Toric IOLs currently represent 7% of all cataract surgeries being performed in the U.S. Because corneal astigmatism is corrected close to the nodal point of the eye, patients have generally been pleased with the outcome. However, it is imperative that the IOL be placed in the correct axis to ensure optimal results. We present several pearls in this article that have helped us have success with our toric IOL placements.
It is imperative to ensure that the preoperative keratometry values used for IOL calculations are accurate. In addition to the keratometry values obtained with an optical biometer, it is important to validate these values with some form of topography, such as with the Oculus Pentacam, the Zeiss Atlas, the i-Optics Cassini or the Haag-Streit Lenstar T-Cone. This helps ensure that the keratometry values are consistent and that there is no irregular astigmatism. If there is significant irregular astigmatism, a toric IOL will not result in “crisp” postoperative vision.
2. IOL calculation
A recent study showed that accurate prediction of residual astigmatism was achieved with the Barrett toric IOL calculator in combination with Lenstar LS 900 (Haag-Streit) keratometry. The Barrett toric calculator uses the effective lens position together with a mathematical model for the posterior cornea to calculate the required cylinder power and axis of a toric IOL.
3. Contact lens wear
Long-term contact lens wear can induce corneal warpage and give inaccurate keratometry values. For soft contact lens wearers, we recommend at least a 1-week contact lens holiday. Toric and rigid gas permeable contact lenses require at least a 3-week contact lens holiday, and some even recommend a 1-week contact lens holiday for every decade of RGP contact lens wear.
4. Preoperative marking
Patients should be sitting upright and viewing a distance target to avoid any cyclorotation and have at least two marked reference points. In our practice when a slit lamp is available, we mark the patient at the 3, 6 and 9 o’clock positions at the slit lamp. If not, we use the Whitehouse Gravity Axis Marker to mark the cornea at the 3, 6 and 9 o’clock positions.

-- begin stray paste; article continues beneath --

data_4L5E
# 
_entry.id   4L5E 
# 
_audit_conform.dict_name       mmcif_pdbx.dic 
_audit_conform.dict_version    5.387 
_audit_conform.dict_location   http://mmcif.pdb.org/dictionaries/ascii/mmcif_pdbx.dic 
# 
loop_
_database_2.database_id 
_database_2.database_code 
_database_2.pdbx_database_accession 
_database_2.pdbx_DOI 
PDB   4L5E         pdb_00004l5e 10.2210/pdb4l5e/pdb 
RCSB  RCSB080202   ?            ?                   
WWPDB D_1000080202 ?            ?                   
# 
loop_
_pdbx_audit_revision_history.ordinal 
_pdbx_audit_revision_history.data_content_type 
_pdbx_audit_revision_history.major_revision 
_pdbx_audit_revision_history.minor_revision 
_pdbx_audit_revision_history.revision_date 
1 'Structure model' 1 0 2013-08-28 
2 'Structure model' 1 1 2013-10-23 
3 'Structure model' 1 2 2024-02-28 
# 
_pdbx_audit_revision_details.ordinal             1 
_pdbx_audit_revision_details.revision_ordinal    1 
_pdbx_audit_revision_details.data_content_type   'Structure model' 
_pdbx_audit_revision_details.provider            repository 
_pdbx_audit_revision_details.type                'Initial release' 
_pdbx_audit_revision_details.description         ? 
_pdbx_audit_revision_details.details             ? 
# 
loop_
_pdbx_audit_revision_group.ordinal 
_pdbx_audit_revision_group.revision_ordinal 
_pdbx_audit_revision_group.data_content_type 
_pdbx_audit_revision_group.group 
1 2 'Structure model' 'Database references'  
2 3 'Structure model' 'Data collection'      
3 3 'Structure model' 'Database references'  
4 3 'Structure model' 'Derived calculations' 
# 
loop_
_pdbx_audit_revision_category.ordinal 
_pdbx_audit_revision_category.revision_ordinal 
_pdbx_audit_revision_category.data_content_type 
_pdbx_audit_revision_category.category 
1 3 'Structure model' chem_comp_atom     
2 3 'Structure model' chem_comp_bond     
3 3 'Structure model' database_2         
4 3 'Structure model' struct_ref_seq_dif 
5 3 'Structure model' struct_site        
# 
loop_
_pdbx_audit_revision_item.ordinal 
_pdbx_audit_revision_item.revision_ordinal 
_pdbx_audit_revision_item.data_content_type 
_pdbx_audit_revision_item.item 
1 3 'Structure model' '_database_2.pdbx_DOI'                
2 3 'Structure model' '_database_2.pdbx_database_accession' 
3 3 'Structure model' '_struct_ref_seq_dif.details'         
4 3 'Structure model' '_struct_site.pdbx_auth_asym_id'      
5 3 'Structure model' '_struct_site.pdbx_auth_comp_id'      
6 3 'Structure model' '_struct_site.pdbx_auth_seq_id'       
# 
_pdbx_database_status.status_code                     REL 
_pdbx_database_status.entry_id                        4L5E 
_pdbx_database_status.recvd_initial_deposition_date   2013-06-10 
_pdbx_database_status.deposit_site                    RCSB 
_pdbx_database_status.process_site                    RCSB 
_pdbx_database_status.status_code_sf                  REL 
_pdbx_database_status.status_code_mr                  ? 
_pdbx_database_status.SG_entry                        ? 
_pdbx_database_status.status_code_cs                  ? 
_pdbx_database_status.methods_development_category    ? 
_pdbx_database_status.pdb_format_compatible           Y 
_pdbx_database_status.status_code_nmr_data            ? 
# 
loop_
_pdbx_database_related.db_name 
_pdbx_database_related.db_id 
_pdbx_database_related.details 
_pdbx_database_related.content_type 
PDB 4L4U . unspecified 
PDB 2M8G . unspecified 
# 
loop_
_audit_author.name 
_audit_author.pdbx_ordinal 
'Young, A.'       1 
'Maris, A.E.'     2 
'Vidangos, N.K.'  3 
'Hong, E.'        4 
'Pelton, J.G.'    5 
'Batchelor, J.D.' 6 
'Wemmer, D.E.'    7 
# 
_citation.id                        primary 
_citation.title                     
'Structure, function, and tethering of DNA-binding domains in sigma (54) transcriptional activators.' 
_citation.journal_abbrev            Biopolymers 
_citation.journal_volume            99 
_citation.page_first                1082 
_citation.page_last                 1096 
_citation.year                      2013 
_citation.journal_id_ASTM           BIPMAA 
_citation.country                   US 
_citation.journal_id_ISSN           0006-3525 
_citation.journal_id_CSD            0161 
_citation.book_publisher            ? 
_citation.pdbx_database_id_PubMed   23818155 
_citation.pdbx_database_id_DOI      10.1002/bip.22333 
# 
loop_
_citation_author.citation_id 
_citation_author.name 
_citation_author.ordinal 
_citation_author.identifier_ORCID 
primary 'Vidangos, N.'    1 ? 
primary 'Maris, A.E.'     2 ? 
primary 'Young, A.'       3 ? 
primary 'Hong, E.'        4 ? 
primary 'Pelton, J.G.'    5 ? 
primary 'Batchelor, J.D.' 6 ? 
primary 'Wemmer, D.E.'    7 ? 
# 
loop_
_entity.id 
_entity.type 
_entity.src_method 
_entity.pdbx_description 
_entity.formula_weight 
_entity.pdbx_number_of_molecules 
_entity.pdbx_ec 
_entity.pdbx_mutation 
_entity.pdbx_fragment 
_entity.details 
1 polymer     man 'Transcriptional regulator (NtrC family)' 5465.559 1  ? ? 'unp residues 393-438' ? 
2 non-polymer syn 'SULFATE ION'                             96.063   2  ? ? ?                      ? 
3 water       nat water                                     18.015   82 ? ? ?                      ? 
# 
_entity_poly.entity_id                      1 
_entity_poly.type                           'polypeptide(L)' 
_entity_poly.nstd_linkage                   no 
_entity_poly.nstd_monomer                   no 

5. Intraoperative marking
When marking the intended axis of toric IOL placement, the eye should be in primary position. When placing the metal toric IOL marker at the intended axis of IOL placement, it is our preference not to use any ink. At the intended axis of IOL placement, there is a linear corneal indentation from the metal marker, and at this stage, we use a fine-tip ink marker to place a small amount of ink within the indentation. We have found that this provides a much more precise placement of axis marking when compared with pre-inking the metal marker. Also, this allows an opportunity for the surgeon to re-indent the cornea if the axis is incorrect before the final marking.
For toric IOLs, surgically induced astigmatism is a factor for determining the IOL power and placement. Therefore, it is important to place one’s incision precisely at the axis that was used in the preoperative planning for optimal results.
Adequate dilation is helpful when placing a toric IOL. Before beginning the case, one should assess whether there is adequate dilation, and in our practice, we have a low threshold for using phenylephrine 10% or a Malyugin ring (MicroSurgical Technology) when necessary.
8. Toric IOL placement
When placing a toric IOL, we have found that “walking” the IOL down to a position where it is seated against the posterior capsule with viscoelastic displaced on top, approximately 5° away from the intended axis placement, is helpful. We then begin irrigation and aspiration in the posterior chamber while continuing to hold the IOL seated against the posterior capsule with the aspirator. This prevents the IOL from spinning and allows for efficient viscoelastic removal. The lens can then be dialed into position with the instrument of your choice. Remember to keep the eye in primary position to accurately assess the axis of placement.
9. Wound closure
Watertight closure of all wounds is imperative after toric IOL placement. If there is a small leak postoperatively, we prefer to use ReSure sealant (Ocular Therapeutix) for wound closure because this has no impact on corneal astigmatism. If there is still a wound leak, then a suture must be placed. Anterior chamber stability after toric IOL placement is critical to prevent any unwanted IOL rotation in the early postoperative period.
10. Postoperative surprise
If the refractive results at postop week 1 are not consistent with expectations, we routinely refract and dilate our patients to assess the toric IOL axis position relative to intraoperative placement. If the patient still has significant astigmatism that is uncorrected or if the toric IOL has shifted, it is recommended to take the patient back to the operating room soon before the capsule fibroses down and makes IOL rotation more difficult. The Berdahl & Hardten astigmatism fix calculator is a great tool that can help you determine how to rotate the toric IOL to give the lowest amount of residual astigmatism.
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- Abulafia A, et al. J Cataract Refract Surg. 2015;doi:10.1016/j.jcrs.2014.08.036.
- For more information:
- Deepinder K. Dhaliwal, MD, is director, Cornea, Cataract and External Disease Service; director, Refractive and Laser Surgery Center; and director and founder, Center of Integrative Eye Care at UPMC. She can be reached at Eye & Ear Institute, 203 Lothrop St., Pittsburgh, PA 15213; email: firstname.lastname@example.org.
- Amr Kouchouk, MD, can be reached at email: email@example.com.
Disclosures: Dhaliwal reports she is on the medical advisory board of NovaBay and does research for Abbott Medical Optics, Avedro and Dompe. Kouchouk reports he is a key opinion leader for Ocular Therapeutix.